abatement (<<schwa>>-bayt-m<<schwa>>nt), n.1. The act of eliminating or nullifying
<abatement of a nuis-ance> <abatement of a writ>. [C.J.S. Nuisances §§ 86–89.] 2. The
suspension or defeat of a pending action for a reason unrelated to the merits of the claim <the
defendant sought abatement of the suit because of misnomer>. See plea in abatement under PLEA.
[Cases: Abatement and Revival 58.]
“Although the term ‘abatement’ is sometimes used loosely as a substitute for ‘stay of
proceedings,’ the two may be distinguished on several grounds. For example, when grounds for
abatement of an action exist, the abatement of the action is a matter of right, but a stay is granted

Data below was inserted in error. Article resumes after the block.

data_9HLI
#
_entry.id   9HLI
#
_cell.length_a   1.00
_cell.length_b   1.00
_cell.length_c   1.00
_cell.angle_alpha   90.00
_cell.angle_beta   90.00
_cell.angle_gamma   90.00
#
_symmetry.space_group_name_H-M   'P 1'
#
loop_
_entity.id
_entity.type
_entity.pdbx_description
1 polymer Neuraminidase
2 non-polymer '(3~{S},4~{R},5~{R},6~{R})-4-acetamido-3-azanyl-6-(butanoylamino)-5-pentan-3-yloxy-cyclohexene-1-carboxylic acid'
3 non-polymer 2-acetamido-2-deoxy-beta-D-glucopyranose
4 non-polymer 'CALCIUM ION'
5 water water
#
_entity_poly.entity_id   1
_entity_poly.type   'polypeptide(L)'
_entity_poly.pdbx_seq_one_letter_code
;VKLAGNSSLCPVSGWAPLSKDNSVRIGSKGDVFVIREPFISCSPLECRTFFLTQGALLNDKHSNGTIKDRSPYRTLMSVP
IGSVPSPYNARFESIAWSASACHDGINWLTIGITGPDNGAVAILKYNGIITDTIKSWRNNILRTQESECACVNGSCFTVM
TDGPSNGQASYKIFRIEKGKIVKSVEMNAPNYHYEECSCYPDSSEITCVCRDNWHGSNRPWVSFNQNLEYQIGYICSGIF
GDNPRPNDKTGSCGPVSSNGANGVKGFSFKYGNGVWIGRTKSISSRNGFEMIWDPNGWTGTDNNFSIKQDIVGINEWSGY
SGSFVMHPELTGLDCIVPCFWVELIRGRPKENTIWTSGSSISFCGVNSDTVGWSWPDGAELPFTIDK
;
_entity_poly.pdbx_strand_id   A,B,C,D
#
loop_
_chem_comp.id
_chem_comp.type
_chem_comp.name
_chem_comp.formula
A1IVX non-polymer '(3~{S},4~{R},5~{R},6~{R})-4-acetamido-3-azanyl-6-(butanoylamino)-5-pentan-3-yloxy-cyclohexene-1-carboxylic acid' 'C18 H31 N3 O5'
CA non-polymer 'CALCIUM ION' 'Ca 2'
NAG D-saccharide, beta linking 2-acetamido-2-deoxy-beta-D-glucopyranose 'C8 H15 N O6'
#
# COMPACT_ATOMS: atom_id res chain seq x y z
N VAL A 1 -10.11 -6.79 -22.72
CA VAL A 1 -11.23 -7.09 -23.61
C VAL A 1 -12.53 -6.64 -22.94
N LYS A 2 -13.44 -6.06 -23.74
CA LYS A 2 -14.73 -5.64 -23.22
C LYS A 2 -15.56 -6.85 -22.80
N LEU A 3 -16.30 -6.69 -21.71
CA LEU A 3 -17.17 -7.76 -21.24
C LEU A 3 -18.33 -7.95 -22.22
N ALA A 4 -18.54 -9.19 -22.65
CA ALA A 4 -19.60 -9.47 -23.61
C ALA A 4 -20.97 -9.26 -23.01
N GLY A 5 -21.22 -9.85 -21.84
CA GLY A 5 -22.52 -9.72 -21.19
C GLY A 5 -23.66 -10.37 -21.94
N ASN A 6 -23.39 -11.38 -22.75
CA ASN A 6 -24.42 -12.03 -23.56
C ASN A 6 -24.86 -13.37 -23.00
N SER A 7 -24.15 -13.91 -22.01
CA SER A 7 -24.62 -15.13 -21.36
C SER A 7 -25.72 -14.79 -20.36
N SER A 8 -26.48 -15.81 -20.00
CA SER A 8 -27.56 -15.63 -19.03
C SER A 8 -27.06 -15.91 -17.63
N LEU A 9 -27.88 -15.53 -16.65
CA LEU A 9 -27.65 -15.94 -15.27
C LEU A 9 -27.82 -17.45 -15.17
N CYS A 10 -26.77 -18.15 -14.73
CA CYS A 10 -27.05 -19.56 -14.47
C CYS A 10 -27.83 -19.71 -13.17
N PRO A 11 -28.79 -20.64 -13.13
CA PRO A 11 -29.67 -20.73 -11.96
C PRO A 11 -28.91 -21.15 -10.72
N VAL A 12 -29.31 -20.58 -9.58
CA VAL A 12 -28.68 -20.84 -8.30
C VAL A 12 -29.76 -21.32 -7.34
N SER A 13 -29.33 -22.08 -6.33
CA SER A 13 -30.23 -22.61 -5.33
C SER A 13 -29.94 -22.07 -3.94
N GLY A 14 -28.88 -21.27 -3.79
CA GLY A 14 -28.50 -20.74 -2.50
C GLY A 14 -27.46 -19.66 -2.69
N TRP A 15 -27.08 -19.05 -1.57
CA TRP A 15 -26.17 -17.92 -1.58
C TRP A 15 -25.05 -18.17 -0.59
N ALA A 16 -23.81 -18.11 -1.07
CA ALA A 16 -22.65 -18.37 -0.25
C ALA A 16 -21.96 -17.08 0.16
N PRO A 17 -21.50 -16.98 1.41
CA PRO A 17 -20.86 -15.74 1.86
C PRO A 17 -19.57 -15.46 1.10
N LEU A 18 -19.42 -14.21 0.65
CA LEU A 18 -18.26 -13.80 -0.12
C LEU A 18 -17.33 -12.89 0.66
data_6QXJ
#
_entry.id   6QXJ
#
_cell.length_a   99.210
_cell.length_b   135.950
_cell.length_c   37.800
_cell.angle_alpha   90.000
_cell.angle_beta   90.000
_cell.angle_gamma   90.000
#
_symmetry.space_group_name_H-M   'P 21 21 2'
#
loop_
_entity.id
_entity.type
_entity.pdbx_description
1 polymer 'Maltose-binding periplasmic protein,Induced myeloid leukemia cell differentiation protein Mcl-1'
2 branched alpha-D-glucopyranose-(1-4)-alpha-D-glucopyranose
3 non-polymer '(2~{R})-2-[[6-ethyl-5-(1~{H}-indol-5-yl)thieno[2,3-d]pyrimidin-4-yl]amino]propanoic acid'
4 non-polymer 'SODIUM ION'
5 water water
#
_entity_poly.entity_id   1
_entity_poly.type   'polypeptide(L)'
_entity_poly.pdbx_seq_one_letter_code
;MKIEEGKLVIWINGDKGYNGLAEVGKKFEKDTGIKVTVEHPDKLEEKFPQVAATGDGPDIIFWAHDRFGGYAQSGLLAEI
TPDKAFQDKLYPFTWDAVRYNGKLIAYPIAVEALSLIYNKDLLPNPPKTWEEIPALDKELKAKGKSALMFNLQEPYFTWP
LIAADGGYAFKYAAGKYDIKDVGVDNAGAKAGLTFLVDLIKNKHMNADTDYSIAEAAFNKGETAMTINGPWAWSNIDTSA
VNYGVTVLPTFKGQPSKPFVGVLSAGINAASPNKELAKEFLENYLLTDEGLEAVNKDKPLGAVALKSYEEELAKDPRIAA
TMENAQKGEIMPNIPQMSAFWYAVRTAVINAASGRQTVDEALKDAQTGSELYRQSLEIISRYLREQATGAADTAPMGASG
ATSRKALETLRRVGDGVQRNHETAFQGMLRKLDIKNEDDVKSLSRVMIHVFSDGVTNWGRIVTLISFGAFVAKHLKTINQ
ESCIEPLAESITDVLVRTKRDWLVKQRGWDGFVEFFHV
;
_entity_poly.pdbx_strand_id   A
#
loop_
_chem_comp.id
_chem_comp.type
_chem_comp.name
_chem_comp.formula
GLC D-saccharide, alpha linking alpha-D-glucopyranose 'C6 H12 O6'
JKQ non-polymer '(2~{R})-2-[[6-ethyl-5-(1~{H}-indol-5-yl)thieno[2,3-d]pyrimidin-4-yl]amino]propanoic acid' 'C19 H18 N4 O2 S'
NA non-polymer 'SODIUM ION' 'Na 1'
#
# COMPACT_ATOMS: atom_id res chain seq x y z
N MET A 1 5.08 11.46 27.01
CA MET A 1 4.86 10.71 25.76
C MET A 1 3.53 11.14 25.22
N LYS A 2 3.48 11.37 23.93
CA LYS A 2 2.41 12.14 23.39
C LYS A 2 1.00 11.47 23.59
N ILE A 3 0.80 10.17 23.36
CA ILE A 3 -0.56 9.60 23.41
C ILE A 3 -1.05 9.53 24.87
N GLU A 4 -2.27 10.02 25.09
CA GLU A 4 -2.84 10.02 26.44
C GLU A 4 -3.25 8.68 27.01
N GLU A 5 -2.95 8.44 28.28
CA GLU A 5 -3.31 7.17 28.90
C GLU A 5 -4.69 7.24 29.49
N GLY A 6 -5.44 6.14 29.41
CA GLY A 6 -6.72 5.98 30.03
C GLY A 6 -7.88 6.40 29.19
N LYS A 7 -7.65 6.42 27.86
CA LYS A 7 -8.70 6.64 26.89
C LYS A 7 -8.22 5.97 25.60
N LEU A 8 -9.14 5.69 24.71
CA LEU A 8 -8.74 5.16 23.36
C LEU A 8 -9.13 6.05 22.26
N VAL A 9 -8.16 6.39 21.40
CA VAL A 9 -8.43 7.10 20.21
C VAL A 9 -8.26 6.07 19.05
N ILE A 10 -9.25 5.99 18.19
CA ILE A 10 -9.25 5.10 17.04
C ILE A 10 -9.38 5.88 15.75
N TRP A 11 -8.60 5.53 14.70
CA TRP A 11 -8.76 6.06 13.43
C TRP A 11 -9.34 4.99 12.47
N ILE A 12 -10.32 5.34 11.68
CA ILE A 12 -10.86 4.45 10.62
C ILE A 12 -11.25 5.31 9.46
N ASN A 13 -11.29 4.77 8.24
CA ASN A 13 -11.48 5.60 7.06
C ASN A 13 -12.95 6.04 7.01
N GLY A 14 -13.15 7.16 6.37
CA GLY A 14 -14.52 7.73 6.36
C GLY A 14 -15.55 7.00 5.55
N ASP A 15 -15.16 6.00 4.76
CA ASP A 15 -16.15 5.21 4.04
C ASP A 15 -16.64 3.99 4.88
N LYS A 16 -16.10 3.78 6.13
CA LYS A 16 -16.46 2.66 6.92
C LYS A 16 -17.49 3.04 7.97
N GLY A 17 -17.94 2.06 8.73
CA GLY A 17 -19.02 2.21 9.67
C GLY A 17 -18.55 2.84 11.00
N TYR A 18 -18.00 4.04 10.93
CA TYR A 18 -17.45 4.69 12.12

in the court’s discretion. And in proper circumstances a court may stay a proceeding pending the
outcome of another proceeding although a strict plea in abatement could not be sustained.” 1 Am.
Jur. 2d Abatement, Survival, and Revival § 3 (1994).
3. The act of lessening or moderating; diminution in amount or degree < abatement of the
debt>.4.Wills & estates. The reduction of a legacy, general or specific, as a result of the estate’s
being insufficient to pay all debts and legacies <the abatement of legacies resulted from the
estate’s insolvency>. Cf. ADEMPTION. [Cases: Wills 804–818.] 5.Archaic. The act of thrusting
oneself tortiously into real estate after the owner dies and before the legal heir enters <abatement
of freehold>. — Also termed (in sense 5) abatamentum. — abate,vb. — abat-able,adj.
[Blacks Law 8th]